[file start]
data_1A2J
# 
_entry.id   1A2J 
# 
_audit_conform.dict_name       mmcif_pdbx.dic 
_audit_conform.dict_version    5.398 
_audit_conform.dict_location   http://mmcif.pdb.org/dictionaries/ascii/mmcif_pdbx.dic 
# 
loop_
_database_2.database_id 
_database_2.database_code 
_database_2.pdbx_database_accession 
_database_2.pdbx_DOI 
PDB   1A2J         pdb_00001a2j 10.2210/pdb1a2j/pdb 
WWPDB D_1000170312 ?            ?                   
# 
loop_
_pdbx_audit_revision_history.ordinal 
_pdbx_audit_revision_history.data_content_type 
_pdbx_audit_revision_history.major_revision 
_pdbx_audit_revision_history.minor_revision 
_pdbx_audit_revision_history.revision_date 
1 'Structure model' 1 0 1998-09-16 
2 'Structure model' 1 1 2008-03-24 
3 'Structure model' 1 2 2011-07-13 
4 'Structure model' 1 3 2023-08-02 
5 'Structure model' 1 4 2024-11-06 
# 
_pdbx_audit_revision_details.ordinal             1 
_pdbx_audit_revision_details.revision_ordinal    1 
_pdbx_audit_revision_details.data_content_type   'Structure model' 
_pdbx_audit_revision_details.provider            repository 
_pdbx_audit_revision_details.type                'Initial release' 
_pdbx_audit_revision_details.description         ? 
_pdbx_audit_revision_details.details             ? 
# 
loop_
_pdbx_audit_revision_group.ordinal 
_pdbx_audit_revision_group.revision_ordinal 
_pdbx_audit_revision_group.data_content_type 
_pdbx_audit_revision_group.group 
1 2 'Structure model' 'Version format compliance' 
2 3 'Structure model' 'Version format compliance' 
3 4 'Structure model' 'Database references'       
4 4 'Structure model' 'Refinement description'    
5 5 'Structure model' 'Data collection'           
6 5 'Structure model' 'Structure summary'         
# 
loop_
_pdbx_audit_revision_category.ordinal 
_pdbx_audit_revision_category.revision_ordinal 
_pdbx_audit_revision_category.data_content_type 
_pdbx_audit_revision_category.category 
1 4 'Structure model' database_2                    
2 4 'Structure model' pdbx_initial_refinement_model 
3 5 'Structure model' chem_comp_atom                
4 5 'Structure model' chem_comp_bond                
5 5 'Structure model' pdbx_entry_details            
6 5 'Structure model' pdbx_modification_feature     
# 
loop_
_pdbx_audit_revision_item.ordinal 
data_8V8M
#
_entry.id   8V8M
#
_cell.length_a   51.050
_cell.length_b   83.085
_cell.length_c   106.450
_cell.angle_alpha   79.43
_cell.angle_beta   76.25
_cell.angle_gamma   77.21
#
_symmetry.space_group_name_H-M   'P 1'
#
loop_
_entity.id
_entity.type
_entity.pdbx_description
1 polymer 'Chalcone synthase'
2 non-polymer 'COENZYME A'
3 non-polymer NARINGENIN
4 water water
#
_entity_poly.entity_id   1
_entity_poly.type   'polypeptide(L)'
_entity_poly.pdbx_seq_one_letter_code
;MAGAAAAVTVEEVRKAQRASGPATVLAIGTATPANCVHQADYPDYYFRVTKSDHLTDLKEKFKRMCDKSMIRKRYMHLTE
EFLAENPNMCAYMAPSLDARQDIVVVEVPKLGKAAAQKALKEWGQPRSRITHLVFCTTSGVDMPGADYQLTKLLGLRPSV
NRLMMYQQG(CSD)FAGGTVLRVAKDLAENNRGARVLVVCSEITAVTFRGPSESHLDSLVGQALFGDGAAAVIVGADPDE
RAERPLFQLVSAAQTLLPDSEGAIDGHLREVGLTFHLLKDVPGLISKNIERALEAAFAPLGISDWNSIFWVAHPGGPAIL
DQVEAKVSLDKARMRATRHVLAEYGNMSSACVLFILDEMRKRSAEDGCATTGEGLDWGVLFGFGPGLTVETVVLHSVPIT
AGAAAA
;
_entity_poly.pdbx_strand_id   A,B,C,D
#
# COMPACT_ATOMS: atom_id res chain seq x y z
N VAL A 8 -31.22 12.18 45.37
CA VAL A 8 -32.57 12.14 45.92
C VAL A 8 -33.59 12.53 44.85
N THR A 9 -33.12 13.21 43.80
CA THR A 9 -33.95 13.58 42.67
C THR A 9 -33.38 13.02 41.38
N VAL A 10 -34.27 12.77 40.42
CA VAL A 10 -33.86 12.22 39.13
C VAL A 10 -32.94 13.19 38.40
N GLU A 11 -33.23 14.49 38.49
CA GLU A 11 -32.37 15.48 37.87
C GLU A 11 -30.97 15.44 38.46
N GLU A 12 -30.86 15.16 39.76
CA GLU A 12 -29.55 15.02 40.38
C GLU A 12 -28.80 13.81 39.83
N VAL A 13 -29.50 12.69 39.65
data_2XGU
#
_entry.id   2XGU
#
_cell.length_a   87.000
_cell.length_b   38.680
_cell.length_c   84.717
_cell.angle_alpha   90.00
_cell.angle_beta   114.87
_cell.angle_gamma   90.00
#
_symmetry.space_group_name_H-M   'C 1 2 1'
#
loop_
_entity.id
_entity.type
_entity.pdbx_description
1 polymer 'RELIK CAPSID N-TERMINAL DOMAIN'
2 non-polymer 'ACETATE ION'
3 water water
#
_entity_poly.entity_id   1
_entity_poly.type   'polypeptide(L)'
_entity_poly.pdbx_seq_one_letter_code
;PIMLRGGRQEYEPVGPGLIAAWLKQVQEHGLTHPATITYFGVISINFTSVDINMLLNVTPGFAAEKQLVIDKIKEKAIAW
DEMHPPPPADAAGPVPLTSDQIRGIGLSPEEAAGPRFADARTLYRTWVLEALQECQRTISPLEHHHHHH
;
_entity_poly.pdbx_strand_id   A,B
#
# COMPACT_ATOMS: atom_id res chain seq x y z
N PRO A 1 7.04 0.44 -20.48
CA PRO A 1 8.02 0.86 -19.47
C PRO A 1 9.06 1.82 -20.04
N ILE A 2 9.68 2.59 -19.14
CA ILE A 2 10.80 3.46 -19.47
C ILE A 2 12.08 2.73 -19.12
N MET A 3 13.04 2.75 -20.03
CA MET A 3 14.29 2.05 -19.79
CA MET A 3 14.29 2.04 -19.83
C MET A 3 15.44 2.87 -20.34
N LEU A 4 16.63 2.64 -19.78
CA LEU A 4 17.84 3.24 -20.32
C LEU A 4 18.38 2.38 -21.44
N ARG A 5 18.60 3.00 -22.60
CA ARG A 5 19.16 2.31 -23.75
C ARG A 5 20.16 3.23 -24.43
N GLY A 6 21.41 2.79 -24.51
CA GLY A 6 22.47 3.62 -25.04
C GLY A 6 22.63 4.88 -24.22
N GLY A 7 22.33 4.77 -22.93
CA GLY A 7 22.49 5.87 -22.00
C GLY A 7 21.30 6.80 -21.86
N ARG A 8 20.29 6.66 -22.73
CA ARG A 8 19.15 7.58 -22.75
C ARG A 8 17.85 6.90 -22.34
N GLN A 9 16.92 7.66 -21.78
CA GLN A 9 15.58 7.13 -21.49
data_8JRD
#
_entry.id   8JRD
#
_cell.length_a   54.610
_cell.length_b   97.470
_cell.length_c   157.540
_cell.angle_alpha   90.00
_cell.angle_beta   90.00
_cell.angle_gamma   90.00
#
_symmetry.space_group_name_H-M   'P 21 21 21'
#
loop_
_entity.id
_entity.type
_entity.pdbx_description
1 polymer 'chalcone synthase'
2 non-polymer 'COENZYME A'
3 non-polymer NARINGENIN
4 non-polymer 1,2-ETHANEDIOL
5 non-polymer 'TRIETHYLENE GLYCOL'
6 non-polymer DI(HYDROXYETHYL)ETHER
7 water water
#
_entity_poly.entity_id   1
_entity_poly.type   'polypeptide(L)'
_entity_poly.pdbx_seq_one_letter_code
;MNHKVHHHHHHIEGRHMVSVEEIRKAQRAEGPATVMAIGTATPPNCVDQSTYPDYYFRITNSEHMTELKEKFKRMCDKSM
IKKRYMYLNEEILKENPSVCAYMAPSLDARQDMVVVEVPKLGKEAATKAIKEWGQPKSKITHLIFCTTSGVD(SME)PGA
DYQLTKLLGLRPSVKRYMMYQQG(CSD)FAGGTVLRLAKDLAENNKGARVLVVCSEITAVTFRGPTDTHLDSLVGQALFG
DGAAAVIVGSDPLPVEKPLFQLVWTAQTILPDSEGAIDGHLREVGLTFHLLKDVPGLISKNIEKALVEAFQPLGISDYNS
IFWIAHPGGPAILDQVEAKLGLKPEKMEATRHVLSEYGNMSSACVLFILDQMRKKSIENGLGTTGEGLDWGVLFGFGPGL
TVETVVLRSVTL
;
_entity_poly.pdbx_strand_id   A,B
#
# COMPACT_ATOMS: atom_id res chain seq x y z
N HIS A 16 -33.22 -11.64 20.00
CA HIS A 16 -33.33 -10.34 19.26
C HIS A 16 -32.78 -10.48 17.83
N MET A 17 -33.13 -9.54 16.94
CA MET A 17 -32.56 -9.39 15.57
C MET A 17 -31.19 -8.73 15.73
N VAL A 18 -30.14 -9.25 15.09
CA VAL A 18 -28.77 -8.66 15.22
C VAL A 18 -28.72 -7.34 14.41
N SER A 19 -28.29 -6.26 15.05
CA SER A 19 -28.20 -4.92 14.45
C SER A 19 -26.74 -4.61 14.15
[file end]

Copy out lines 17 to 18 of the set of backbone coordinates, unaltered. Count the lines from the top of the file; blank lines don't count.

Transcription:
loop_
_pdbx_audit_revision_history.ordinal 